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dc.contributor.authorZhang, Haotian 17:59:07 (GMT) 17:59:07 (GMT)
dc.description.abstractThe goal of high-recall information retrieval (HRIR) is to find all, or nearly all, relevant documents while maintaining reasonable assessment effort. Achieving high recall is a key problem in the use of applications such as electronic discovery, systematic review, and construction of test collections for information retrieval tasks. State-of-the-art HRIR systems commonly rely on iterative relevance feedback in which human assessors continually assess machine learning-selected documents. The relevance of the assessed documents is then fed back to the machine learning model to improve its ability to select the next set of potentially relevant documents for assessment. In many instances, thousands of human assessments might be required to achieve high recall. These assessments represent the main cost of such HRIR applications. Therefore, their effectiveness in achieving high recall is limited by their reliance on human input when assessing the relevance of documents. In this thesis, we test different methods in order to improve the effectiveness and efficiency of finding relevant documents using state-of-the-art HRIR system. With regard to the effectiveness, we try to build a machine-learned model that retrieves relevant documents more accurately. For efficiency, we try to help human assessors make relevance assessments more easily and quickly via our HRIR system. Furthermore, we try to establish a stopping criteria for the assessment process so as to avoid excessive assessment. In particular, we hypothesize that total assessment effort to achieve high recall can be reduced by using shorter document excerpts (e.g., extractive summaries) in place of full documents for the assessment of relevance and using a high-recall retrieval system based on continuous active learning (CAL). In order to test this hypothesis, we implemented a high-recall retrieval system based on state-of-the-art implementation of CAL. This high-recall retrieval system could display either full documents or short document excerpts for relevance assessment. A search engine was also integrated into our system to provide assessors the option of conducting interactive search and judging. We conducted a simulation study, and separately, a 50-person controlled user study to test our hypothesis. The results of the simulation study show that judging even a single extracted sentence for relevance feedback may be adequate for CAL to achieve high recall. The results of the controlled user study confirmed that human assessors were able to find a significantly larger number of relevant documents within limited time when they used the system with paragraph-length document excerpts as opposed to full documents. In addition, we found that allowing participants to compose and execute their own search queries did not improve their ability to find relevant documents and, by some measures, impaired performance. Moreover, integrating sampling methods with active learning can yield accurate estimates of the number of relevant documents, and thus avoid excessive assessments.en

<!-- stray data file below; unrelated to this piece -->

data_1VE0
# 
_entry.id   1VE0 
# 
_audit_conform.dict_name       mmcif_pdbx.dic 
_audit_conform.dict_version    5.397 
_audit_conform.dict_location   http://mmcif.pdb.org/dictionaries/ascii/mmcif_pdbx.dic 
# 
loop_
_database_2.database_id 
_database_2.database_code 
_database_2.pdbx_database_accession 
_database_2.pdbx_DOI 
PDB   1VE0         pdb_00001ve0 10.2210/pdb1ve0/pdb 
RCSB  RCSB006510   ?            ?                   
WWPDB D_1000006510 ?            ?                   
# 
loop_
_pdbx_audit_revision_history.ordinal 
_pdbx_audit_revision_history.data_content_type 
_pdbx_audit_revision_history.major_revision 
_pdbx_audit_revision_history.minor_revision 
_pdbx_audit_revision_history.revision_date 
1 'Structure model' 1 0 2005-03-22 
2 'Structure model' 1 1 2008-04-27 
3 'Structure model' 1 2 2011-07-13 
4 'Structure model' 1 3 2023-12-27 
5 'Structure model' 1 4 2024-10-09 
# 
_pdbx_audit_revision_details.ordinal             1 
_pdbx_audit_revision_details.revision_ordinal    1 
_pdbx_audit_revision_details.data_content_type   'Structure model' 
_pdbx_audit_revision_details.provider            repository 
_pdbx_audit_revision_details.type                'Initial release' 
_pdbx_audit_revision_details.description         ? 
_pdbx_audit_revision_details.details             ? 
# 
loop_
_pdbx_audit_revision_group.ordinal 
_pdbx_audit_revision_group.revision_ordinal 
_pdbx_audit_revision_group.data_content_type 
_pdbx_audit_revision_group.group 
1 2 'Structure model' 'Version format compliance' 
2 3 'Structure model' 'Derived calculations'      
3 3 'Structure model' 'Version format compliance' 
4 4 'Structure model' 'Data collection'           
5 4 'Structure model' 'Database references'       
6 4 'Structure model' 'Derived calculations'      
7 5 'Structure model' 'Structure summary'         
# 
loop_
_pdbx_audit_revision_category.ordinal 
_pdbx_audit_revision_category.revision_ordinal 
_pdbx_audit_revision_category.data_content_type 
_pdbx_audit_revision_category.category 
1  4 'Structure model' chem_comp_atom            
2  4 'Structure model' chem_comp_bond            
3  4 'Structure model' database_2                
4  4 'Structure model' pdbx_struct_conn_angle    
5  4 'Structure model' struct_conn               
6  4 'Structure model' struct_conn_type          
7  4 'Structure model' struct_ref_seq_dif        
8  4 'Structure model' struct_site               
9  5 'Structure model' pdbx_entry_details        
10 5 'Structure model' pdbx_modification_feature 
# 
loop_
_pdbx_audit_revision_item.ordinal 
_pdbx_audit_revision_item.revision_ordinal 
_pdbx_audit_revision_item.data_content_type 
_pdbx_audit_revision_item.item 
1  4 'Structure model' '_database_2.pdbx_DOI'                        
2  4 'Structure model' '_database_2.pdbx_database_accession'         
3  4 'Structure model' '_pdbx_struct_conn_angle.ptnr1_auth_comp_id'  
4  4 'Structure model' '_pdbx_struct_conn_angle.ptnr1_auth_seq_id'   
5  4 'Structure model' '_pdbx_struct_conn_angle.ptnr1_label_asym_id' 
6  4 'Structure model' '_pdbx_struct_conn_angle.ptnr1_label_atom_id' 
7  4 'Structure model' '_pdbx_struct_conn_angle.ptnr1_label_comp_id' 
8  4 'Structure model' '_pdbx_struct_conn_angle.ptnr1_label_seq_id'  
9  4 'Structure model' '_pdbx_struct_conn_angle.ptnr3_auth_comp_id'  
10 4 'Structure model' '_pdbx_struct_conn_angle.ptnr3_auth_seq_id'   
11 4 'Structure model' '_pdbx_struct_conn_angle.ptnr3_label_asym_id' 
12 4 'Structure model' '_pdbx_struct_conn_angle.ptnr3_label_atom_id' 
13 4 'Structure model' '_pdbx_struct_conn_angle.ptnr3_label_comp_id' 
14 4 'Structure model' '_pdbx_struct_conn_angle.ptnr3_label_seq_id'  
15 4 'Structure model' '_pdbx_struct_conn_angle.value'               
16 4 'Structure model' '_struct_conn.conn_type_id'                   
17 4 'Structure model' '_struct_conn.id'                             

dc.publisherUniversity of Waterlooen
dc.subjectInformation Retrievalen
dc.subjectHigh Recallen
dc.subjectMachine Learningen
dc.subjectActive Learningen
dc.titleIncreasing the Efficiency of High-Recall Information Retrievalen
dc.typeDoctoral Thesisen
dc.pendingfalse R. Cheriton School of Computer Scienceen Scienceen of Waterlooen
uws-etd.degreeDoctor of Philosophyen
uws.contributor.advisorSmucker, Mark
uws.contributor.advisorCormack, Gordon
uws.contributor.affiliation1Faculty of Mathematicsen

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